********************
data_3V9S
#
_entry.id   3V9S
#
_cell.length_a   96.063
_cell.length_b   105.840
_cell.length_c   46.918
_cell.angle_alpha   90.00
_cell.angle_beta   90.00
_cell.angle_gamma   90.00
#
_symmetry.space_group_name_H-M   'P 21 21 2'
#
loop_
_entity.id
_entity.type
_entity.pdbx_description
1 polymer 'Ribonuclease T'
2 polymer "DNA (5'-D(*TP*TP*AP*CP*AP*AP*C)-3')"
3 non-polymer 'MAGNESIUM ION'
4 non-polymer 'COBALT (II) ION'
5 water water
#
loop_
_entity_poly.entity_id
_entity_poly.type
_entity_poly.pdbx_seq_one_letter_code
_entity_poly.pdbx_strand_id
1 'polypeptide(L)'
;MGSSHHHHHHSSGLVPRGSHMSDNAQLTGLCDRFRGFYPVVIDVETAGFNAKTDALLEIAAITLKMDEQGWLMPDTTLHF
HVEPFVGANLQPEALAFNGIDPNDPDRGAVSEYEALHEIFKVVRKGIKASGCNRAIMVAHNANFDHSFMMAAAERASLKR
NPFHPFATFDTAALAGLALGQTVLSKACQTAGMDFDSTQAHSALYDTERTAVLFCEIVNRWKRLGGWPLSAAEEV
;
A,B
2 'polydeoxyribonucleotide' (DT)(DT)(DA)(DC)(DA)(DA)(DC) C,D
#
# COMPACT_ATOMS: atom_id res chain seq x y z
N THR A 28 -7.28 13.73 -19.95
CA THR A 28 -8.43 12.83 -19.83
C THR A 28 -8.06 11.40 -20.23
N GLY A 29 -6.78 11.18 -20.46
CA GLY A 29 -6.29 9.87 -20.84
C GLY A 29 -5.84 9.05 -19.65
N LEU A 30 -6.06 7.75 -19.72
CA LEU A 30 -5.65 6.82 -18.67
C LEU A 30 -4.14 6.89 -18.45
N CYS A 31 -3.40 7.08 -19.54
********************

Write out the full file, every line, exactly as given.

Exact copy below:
data_3V9S
#
_entry.id   3V9S
#
_cell.length_a   96.063
_cell.length_b   105.840
_cell.length_c   46.918
_cell.angle_alpha   90.00
_cell.angle_beta   90.00
_cell.angle_gamma   90.00
#
_symmetry.space_group_name_H-M   'P 21 21 2'
#
loop_
_entity.id
_entity.type
_entity.pdbx_description
1 polymer 'Ribonuclease T'
2 polymer "DNA (5'-D(*TP*TP*AP*CP*AP*AP*C)-3')"
3 non-polymer 'MAGNESIUM ION'
4 non-polymer 'COBALT (II) ION'
5 water water
#
loop_
_entity_poly.entity_id
_entity_poly.type
_entity_poly.pdbx_seq_one_letter_code
_entity_poly.pdbx_strand_id
1 'polypeptide(L)'
;MGSSHHHHHHSSGLVPRGSHMSDNAQLTGLCDRFRGFYPVVIDVETAGFNAKTDALLEIAAITLKMDEQGWLMPDTTLHF
HVEPFVGANLQPEALAFNGIDPNDPDRGAVSEYEALHEIFKVVRKGIKASGCNRAIMVAHNANFDHSFMMAAAERASLKR
NPFHPFATFDTAALAGLALGQTVLSKACQTAGMDFDSTQAHSALYDTERTAVLFCEIVNRWKRLGGWPLSAAEEV
;
A,B
2 'polydeoxyribonucleotide' (DT)(DT)(DA)(DC)(DA)(DA)(DC) C,D
#
# COMPACT_ATOMS: atom_id res chain seq x y z
N THR A 28 -7.28 13.73 -19.95
CA THR A 28 -8.43 12.83 -19.83
C THR A 28 -8.06 11.40 -20.23
N GLY A 29 -6.78 11.18 -20.46
CA GLY A 29 -6.29 9.87 -20.84
C GLY A 29 -5.84 9.05 -19.65
N LEU A 30 -6.06 7.75 -19.72
CA LEU A 30 -5.65 6.82 -18.67
C LEU A 30 -4.14 6.89 -18.45
N CYS A 31 -3.40 7.08 -19.54